While the U.S. State Department on Sunday issued a travel alert,  warning Americans about the potential for terrorist attacks in Europe, a senior State Department official explicitly said in a press briefing that the government does not want colleges to call off study abroad programs.
The travel alert urges U.S. citizens to take "every precaution" to protect themselves, and warns of the potential for attacks on public transportation or tourist sites, but does not advise against travel to Europe in general. Many colleges have policies that they call off programs in countries where the State Department has issued a specific travel warning, which is a much higher level of caution than the alert issued Sunday. But Sunday's measure was somewhat unusual for the study abroad world in that it involved Europe, home to the most popular study abroad destinations and a region not generally subject to travel warnings of the sort that are more common in other parts of the world.
The travel alert does not mention students specifically, but at a briefing  Sunday, Patrick F. Kennedy, under secretary of state for management, was asked about study abroad and said that colleges should not call off programs.
"We’re not – we're not recommending, that American citizens of any kind – business, tourism, study abroad – we are not – we are not, not, not saying that they should defer travel to Europe at this time, absolutely not," said Kennedy.
Early signs suggest that colleges are following that advice -- sending out alerts to students and program directors, but not bringing anyone home. The College of Saint Benedict and Saint John's University, in Minnesota, sent a notice Sunday to country program directors in Europe and will follow up with a message to all students in Europe today. The message will urge caution, and will particularly note the need to stay in contact with program directors as fall break leads many to travel independently.
The Saint Benedict/Saint John's letter to program directors abroad also noted the challenges of warning students at this time in the semester, when many are feeling relatively comfortable in their new environments.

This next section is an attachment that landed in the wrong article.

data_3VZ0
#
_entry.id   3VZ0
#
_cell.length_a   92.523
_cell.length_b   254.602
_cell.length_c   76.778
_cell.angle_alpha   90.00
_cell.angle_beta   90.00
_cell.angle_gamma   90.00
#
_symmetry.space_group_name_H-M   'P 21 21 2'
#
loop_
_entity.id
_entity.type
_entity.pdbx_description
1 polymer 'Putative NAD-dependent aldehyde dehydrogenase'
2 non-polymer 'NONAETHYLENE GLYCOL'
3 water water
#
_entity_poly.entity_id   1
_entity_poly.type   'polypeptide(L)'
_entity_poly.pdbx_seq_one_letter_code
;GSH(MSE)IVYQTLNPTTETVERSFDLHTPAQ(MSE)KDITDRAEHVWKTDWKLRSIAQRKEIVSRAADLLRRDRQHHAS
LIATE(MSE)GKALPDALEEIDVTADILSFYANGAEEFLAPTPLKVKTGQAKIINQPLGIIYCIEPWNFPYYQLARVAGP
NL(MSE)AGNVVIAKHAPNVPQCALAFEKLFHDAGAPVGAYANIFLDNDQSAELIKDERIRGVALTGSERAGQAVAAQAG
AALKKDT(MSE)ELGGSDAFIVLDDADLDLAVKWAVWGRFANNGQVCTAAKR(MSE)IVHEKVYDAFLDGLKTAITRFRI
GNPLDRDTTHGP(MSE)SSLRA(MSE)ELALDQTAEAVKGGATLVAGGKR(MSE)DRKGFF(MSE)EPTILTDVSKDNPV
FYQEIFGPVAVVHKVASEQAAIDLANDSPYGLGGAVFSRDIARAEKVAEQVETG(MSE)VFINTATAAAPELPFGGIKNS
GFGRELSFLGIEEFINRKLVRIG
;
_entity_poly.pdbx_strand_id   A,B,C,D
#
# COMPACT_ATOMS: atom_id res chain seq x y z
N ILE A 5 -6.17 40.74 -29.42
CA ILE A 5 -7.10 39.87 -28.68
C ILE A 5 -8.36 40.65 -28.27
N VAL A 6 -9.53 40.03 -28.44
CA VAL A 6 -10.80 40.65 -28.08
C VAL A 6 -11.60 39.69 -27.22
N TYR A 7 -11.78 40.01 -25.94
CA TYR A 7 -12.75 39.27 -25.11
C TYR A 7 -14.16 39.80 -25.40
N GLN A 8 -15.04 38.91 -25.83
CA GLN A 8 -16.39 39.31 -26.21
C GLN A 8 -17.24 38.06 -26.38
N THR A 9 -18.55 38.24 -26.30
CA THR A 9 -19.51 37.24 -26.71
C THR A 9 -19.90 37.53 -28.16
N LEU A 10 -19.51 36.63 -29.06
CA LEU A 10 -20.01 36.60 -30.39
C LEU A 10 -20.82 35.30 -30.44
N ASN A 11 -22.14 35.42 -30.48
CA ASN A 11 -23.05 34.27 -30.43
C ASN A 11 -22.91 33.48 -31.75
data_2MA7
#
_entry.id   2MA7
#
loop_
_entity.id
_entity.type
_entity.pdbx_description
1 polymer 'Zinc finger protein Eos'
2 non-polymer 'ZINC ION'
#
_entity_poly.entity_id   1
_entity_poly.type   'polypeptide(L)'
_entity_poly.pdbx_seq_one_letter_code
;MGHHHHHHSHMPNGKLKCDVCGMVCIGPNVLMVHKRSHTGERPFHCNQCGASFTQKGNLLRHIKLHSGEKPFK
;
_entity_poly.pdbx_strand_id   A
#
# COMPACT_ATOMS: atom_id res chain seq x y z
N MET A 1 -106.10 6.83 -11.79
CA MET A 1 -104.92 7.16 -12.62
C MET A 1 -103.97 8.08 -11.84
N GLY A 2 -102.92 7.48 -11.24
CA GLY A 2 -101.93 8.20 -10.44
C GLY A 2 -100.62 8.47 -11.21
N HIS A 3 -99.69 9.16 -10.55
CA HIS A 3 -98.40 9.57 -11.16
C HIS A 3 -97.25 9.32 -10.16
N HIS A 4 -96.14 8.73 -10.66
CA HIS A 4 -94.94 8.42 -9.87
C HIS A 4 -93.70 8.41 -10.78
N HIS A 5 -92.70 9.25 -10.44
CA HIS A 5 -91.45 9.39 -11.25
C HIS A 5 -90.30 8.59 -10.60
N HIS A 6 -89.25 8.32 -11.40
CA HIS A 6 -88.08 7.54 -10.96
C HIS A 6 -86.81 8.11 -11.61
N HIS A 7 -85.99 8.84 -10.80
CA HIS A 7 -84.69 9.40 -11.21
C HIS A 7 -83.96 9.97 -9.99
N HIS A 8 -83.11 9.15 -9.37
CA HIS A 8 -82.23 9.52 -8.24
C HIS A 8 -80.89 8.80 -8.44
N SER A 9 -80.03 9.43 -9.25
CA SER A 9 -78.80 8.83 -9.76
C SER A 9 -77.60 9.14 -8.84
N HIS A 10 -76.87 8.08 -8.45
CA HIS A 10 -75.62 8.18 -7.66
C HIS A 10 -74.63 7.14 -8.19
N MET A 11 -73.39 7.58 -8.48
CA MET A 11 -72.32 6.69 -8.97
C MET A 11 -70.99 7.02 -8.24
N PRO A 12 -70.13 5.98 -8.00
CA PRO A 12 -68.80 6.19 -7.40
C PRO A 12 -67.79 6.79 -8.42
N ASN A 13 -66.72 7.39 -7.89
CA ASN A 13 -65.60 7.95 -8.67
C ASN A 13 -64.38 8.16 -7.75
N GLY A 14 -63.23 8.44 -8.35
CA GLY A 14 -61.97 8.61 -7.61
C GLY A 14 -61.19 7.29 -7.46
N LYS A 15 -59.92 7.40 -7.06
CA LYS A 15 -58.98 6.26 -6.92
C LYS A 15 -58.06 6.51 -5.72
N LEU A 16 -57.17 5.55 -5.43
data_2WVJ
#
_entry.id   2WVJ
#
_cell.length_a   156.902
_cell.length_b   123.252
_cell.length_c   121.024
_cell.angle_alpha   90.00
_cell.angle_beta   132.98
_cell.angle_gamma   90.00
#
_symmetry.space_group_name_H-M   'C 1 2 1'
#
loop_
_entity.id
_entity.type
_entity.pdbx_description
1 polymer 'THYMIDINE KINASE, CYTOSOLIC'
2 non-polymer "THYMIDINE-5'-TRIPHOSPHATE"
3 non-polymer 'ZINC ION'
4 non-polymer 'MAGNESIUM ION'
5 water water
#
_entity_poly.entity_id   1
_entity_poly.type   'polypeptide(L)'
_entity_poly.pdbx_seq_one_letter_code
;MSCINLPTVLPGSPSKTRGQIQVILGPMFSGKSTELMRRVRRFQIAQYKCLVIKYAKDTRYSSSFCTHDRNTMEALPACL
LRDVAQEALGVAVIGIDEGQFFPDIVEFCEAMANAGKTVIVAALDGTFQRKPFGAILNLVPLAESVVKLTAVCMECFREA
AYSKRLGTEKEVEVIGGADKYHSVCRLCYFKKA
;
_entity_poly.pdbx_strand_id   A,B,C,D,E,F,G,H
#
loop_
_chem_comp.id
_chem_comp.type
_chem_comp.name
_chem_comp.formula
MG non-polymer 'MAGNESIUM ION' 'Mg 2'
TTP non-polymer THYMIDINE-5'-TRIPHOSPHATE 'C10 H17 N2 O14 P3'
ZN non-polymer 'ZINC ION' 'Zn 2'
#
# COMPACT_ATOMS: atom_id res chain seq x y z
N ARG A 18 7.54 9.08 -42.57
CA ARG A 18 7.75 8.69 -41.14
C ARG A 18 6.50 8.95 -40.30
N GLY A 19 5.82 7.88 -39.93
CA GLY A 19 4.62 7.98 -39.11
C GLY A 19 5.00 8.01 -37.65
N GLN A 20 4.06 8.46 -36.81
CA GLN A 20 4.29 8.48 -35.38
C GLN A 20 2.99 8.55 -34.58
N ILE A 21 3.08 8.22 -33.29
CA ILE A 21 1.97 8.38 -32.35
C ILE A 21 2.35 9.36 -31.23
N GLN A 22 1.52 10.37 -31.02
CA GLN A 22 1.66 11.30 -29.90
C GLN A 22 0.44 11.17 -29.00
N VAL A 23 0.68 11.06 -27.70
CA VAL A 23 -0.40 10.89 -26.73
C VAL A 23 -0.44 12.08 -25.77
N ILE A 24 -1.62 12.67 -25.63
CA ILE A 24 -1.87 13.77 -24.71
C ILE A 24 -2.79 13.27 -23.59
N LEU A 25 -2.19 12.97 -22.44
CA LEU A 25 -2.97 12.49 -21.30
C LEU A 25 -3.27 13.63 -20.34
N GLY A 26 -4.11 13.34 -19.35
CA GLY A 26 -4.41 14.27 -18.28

"Though today’s travel alert draws our attentions to the potential threats of terrorist attacks, it is also an important opportunity to touch base with the students regarding their general attention to safety and their daily comportment during study abroad," said the letter, from Peggy Retka, education abroad advisor for the colleges. "At this point in the program, students are feeling much more comfortable with their surroundings and are hopefully starting to blend into the host culture. This should not happen however at the expense of common sense and good personal awareness. We know that a far greater threat to students is drinking too much or putting themselves in situations where they do not fully understand the implications."
The Associated Press  reported that IES Abroad, a nonprofit provider of study abroad programs, on Sunday sent e-mail messages about the alert to 1,500 college students in its European study abroad programs, and to their parents -- and that several hours after sending the messages no one had asked to come home.
Bill Hoye, executive vice president of IES, told the wire service: "We say, 'Be alert, cautious and aware of your surroundings.' It means, 'Don't be totally plugged into your iPod.'"